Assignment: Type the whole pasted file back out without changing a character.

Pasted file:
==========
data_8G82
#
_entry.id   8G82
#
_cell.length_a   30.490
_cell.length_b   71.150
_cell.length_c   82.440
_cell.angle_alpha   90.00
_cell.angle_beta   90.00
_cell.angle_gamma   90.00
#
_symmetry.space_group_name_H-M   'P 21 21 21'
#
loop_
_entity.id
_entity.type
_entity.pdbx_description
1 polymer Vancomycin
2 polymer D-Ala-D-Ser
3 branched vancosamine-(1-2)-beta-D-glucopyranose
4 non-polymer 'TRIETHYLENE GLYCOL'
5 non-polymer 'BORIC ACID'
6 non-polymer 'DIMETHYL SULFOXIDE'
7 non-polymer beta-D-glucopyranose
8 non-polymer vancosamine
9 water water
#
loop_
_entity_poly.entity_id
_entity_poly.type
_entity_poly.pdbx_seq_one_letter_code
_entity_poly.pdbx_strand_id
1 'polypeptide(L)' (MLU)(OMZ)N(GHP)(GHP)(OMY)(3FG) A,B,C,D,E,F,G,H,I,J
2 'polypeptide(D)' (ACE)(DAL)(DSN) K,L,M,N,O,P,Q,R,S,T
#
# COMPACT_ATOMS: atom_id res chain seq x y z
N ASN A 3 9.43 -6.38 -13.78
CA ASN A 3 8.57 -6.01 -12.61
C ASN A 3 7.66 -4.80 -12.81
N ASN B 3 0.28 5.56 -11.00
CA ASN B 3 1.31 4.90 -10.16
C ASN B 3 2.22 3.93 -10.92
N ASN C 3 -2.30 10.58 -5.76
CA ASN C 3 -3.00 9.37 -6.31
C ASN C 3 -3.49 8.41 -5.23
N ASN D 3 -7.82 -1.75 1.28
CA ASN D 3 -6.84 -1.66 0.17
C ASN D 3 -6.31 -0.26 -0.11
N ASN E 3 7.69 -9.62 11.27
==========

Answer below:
data_8G82
#
_entry.id   8G82
#
_cell.length_a   30.490
_cell.length_b   71.150
_cell.length_c   82.440
_cell.angle_alpha   90.00
_cell.angle_beta   90.00
_cell.angle_gamma   90.00
#
_symmetry.space_group_name_H-M   'P 21 21 21'
#
loop_
_entity.id
_entity.type
_entity.pdbx_description
1 polymer Vancomycin
2 polymer D-Ala-D-Ser
3 branched vancosamine-(1-2)-beta-D-glucopyranose
4 non-polymer 'TRIETHYLENE GLYCOL'
5 non-polymer 'BORIC ACID'
6 non-polymer 'DIMETHYL SULFOXIDE'
7 non-polymer beta-D-glucopyranose
8 non-polymer vancosamine
9 water water
#
loop_
_entity_poly.entity_id
_entity_poly.type
_entity_poly.pdbx_seq_one_letter_code
_entity_poly.pdbx_strand_id
1 'polypeptide(L)' (MLU)(OMZ)N(GHP)(GHP)(OMY)(3FG) A,B,C,D,E,F,G,H,I,J
2 'polypeptide(D)' (ACE)(DAL)(DSN) K,L,M,N,O,P,Q,R,S,T
#
# COMPACT_ATOMS: atom_id res chain seq x y z
N ASN A 3 9.43 -6.38 -13.78
CA ASN A 3 8.57 -6.01 -12.61
C ASN A 3 7.66 -4.80 -12.81
N ASN B 3 0.28 5.56 -11.00
CA ASN B 3 1.31 4.90 -10.16
C ASN B 3 2.22 3.93 -10.92
N ASN C 3 -2.30 10.58 -5.76
CA ASN C 3 -3.00 9.37 -6.31
C ASN C 3 -3.49 8.41 -5.23
N ASN D 3 -7.82 -1.75 1.28
CA ASN D 3 -6.84 -1.66 0.17
C ASN D 3 -6.31 -0.26 -0.11
N ASN E 3 7.69 -9.62 11.27